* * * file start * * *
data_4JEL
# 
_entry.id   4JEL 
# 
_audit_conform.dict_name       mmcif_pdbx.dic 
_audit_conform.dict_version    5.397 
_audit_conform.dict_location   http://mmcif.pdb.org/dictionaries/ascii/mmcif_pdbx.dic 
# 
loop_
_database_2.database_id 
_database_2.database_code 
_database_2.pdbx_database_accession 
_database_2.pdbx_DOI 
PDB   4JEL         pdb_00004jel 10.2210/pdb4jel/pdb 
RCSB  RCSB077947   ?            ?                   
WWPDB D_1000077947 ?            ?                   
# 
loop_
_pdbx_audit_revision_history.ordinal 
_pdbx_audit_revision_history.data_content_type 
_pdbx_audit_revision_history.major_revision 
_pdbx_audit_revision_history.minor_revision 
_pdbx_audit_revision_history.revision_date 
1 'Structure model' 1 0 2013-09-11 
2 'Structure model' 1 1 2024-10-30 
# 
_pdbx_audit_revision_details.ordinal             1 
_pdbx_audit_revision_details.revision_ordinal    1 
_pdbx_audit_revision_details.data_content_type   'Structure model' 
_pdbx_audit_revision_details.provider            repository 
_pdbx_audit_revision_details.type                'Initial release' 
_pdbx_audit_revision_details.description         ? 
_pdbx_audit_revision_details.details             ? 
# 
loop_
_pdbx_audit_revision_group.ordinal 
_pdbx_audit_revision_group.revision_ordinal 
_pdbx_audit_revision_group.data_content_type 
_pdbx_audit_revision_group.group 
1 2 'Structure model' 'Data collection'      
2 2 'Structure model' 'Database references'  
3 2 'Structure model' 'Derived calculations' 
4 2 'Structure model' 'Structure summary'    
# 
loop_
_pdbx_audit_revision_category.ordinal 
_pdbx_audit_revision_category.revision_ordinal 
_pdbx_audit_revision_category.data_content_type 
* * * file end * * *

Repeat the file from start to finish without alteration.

data_4JEL
# 
_entry.id   4JEL 
# 
_audit_conform.dict_name       mmcif_pdbx.dic 
_audit_conform.dict_version    5.397 
_audit_conform.dict_location   http://mmcif.pdb.org/dictionaries/ascii/mmcif_pdbx.dic 
# 
loop_
_database_2.database_id 
_database_2.database_code 
_database_2.pdbx_database_accession 
_database_2.pdbx_DOI 
PDB   4JEL         pdb_00004jel 10.2210/pdb4jel/pdb 
RCSB  RCSB077947   ?            ?                   
WWPDB D_1000077947 ?            ?                   
# 
loop_
_pdbx_audit_revision_history.ordinal 
_pdbx_audit_revision_history.data_content_type 
_pdbx_audit_revision_history.major_revision 
_pdbx_audit_revision_history.minor_revision 
_pdbx_audit_revision_history.revision_date 
1 'Structure model' 1 0 2013-09-11 
2 'Structure model' 1 1 2024-10-30 
# 
_pdbx_audit_revision_details.ordinal             1 
_pdbx_audit_revision_details.revision_ordinal    1 
_pdbx_audit_revision_details.data_content_type   'Structure model' 
_pdbx_audit_revision_details.provider            repository 
_pdbx_audit_revision_details.type                'Initial release' 
_pdbx_audit_revision_details.description         ? 
_pdbx_audit_revision_details.details             ? 
# 
loop_
_pdbx_audit_revision_group.ordinal 
_pdbx_audit_revision_group.revision_ordinal 
_pdbx_audit_revision_group.data_content_type 
_pdbx_audit_revision_group.group 
1 2 'Structure model' 'Data collection'      
2 2 'Structure model' 'Database references'  
3 2 'Structure model' 'Derived calculations' 
4 2 'Structure model' 'Structure summary'    
# 
loop_
_pdbx_audit_revision_category.ordinal 
_pdbx_audit_revision_category.revision_ordinal 
_pdbx_audit_revision_category.data_content_type 